The poultry industry is on high alert, following reports of an outbreak of Avian Influenza (AI) in North West Province, South Africa.
The Department of Veterinary Services and the Zimbabwe Poultry Association (ZPA) are calling on all poultry farmers to be vigilant and to practice stringent biosecurity in the wake of the re-emergence of this highly contagious poultry disease in South Africa.
Poultry production in Zimbabwe is still recovering from the effects of a single outbreak of AI a year ago which occurred on the largest poultry breeder operation in the country. This disrupted production across the industry and resulted in a shortage of eggs. Zimbabwe was declared AI-free by the World Organisation for Animal Health on 31st January this year, but the ban on the importation of all poultry products and live birds from South Africa remains in force as a control measure to protect the local poultry industry.
It is illegal to import chicken products into Zimbabwe from South Africa; whether in large refrigerated consignments or coming through the border with packs of frozen chicken in the family grocery shopping. This also applies to bringing in live birds from South Africa, because of the risk of AI, which can spread rapidly and decimate whole flocks.
Reacting swiftly to reports of AI in North Western Province from the South African veterinary authority, Zimbabwe’s Department of Veterinary Services has stepped up AI surveillance in Beitbridge. DVS is also carrying out a campaign to alert farmers in the region about the risks of AI and the importance of biosecurity, to protect farmer livelihoods and the poultry industry.
“Biosecurity is critical“, emphasises Solomon Zawe, Chairman of ZPA. “Every poultry farmer, large or small, needs to practice biosecurity to protect their birds – by being vigilant, not introducing disease into flocks and practicing good hygiene.” ZPA represents all poultry producers – emergent, small-scale and large-scale; as well as the breeder industry which produces day old chicks for poultry rearing.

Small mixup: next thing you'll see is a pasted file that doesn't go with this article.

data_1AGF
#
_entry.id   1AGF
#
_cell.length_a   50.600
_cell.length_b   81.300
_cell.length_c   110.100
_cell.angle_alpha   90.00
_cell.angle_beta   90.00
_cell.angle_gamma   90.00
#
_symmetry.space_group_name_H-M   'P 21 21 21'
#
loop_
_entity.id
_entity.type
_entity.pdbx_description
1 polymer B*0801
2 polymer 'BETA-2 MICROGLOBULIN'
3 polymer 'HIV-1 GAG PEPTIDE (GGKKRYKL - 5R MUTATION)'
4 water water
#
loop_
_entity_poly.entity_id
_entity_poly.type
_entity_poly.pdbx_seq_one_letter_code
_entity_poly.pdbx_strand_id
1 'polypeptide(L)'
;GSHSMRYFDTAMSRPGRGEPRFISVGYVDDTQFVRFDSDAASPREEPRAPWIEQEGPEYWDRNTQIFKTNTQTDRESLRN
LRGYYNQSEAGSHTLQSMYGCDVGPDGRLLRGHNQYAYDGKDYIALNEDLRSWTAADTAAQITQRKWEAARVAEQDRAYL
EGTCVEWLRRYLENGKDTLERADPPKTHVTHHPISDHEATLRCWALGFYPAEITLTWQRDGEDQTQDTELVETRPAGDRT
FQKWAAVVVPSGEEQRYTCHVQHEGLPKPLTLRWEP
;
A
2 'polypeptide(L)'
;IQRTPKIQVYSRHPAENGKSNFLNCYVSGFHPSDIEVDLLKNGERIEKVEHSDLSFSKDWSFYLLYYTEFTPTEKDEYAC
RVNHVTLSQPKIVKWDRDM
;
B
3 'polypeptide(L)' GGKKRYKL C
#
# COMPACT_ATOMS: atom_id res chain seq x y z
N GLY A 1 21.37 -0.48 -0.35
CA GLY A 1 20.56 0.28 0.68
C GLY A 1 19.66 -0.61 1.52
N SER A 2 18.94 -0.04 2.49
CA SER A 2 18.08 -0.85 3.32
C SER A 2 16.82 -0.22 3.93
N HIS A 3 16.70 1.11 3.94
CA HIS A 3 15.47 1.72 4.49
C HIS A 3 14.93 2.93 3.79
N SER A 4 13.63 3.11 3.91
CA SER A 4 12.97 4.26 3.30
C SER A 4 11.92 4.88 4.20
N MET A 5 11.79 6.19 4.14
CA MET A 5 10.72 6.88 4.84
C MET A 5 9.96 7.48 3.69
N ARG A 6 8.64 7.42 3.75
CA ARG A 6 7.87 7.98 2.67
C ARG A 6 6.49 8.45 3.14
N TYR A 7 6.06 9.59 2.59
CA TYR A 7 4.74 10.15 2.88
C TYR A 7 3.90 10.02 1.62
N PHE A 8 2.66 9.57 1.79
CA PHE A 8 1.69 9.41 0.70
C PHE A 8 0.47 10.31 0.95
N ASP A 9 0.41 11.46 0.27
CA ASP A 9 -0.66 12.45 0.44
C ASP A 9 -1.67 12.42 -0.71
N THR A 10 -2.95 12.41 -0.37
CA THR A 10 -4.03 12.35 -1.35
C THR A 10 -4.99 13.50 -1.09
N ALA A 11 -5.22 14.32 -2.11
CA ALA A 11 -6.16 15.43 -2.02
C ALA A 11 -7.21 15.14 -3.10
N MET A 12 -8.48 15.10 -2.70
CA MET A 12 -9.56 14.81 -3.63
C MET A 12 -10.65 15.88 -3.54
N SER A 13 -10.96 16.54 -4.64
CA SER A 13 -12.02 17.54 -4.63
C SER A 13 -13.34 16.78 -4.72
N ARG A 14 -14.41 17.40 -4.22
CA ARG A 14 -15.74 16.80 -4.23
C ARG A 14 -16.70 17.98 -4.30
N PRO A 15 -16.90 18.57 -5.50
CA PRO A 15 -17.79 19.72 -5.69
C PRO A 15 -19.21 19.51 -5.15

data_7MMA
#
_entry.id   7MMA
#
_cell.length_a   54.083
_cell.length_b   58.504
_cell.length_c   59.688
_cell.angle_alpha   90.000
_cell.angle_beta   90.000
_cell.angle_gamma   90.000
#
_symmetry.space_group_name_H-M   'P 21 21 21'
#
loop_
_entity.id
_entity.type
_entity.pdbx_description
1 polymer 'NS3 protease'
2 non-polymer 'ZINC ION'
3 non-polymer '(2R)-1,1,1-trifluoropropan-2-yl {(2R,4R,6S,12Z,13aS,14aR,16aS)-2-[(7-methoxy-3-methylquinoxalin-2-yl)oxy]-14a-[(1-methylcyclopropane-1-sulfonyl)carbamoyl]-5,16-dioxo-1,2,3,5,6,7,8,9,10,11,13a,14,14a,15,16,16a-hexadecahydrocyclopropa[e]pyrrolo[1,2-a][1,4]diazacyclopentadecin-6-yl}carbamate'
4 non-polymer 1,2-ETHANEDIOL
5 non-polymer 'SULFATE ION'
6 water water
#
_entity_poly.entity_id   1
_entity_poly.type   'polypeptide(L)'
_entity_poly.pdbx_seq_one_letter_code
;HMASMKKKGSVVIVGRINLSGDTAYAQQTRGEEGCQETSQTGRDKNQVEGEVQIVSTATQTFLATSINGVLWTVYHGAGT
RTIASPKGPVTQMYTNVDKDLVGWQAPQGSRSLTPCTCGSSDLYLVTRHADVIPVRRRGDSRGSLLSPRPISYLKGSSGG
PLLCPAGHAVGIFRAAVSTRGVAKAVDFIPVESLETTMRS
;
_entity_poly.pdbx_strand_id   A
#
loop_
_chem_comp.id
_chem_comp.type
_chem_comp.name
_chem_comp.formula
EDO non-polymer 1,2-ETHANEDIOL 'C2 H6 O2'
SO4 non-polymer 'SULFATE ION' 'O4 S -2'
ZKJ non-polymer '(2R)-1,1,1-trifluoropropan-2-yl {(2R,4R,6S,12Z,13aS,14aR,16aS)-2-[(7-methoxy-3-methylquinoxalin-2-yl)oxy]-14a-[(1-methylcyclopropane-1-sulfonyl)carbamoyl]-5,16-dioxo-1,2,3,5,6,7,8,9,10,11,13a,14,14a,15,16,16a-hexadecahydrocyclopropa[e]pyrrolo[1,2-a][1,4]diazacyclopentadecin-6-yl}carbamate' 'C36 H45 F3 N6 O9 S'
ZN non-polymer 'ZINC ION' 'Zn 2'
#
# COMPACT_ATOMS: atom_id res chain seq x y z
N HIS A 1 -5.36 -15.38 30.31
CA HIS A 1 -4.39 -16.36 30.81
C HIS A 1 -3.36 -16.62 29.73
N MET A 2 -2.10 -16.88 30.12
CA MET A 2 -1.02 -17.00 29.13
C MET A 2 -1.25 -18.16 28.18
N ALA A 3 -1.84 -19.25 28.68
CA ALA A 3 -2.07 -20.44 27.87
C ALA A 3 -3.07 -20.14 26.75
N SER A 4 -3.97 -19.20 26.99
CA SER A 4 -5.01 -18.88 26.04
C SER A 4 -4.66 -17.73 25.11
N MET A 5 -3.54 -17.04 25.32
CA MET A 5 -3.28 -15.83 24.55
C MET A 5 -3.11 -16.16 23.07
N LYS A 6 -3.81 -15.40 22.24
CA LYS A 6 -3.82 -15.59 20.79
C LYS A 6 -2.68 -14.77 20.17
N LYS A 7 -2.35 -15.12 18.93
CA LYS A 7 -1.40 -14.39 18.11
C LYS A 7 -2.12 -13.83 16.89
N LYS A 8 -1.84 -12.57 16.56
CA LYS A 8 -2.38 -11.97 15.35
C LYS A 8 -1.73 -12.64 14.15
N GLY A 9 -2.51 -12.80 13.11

The spread of AI to the Southern Africa region in 2017, with continuing outbreaks in South Africa and one outbreak in Zimbabwe has highlighted the importance of biosecurity in livestock farming. Swift reaction by the affected operator and DVS ensured that the outbreak that occurred in Zimbabwe, on Lanark Farm, Harare South in May 2017 was contained. Massive depopulation and stringent biosecurity ensured that AI did not spread to other poultry operations in Zimbabwe.
Poultry is Zimbabwe’s largest meat producing industry, and also supplies the market with eggs, one of the cheapest forms of nutritious protein. The poultry industry led the post-hyperinflation recovery of the livestock industry which saw Zimbabwe achieve self -sufficiency in meat and eggs again, whilst many other food commodities have continued to be imported.
National poultry production dropped significantly in 2017, with production declining in both the layer and broiler industries. In 2017 there was a 31 percent reduction in table eggs on the market and an overall 10 percent decline in broiler meat production, compared with 2016 production. Reduced production resulting from AI, drove up retail prices of poultry products in 2017.
The impact of AI was most apparent in the small-scale sector, with broiler small-scale production declining by more than 50 percent immediately after the AI outbreak; and egg production by 22 percent over the year compared with 2016.
National poultry production is recovering under the poultry industry rebuilding strategy put in place by ZPA. Recovery of day old chick production from 4,2 million immediately following AI, to an all-time peak of 7,1 million in December, is translating into recovery in the small-scale sector.
Some two-thirds of Zimbabwe’s production of both broiler meat and eggs, comes from the small-scale sector. Smallholders took national production of both chicken and eggs to new heights in 2014, as Zimbabwe became the fastest growing poultry industry in the region. The thousands of predominantly peri-urban poultry farmers contribute significantly to food security and family livelihoods in Zimbabwe. Collectively, small-scale poultry producers generate millions of dollars in economic growth along the poultry value chain.
However, poultry trade statistics indicate a disturbing trend. Despite the ban on imports of poultry products from South Africa, imposed after the outbreak of AI there, statistics show that some 1 000 tonne of poultry products were imported into Zimbabwe from SA during 2017.
The prohibition on imports of poultry products from South Africa would indicate that this product entered the country illegally, without the required permits being issued. As well as the AI risk this poses to animal health, smuggled meat products can also be a risk to human health.
There is a danger that undocumented products from unregistered sources with no certification, are dumped, condemned, otherwise contaminated, or shelf expired, all of which poses a health risk. In perishable products such as meat, there is also a risk of contamination in transit if the product is not kept adequately refrigerated all the time. Once bacterial infection occurs in a thawing product, bacteria can continue to multiply under refrigeration.
Both the emergence of Avian Influenza in the Southern Africa region, and listeriosis deaths in SA over the last 15 months, highlight the health and economic risks from the uncontrolled importation of livestock products. Zimbabwe has also banned the importation of processed meat products from South Africa. This followed reports from SA authorities of listeriosis contamination in polony, traced to a meat processing plant in SA.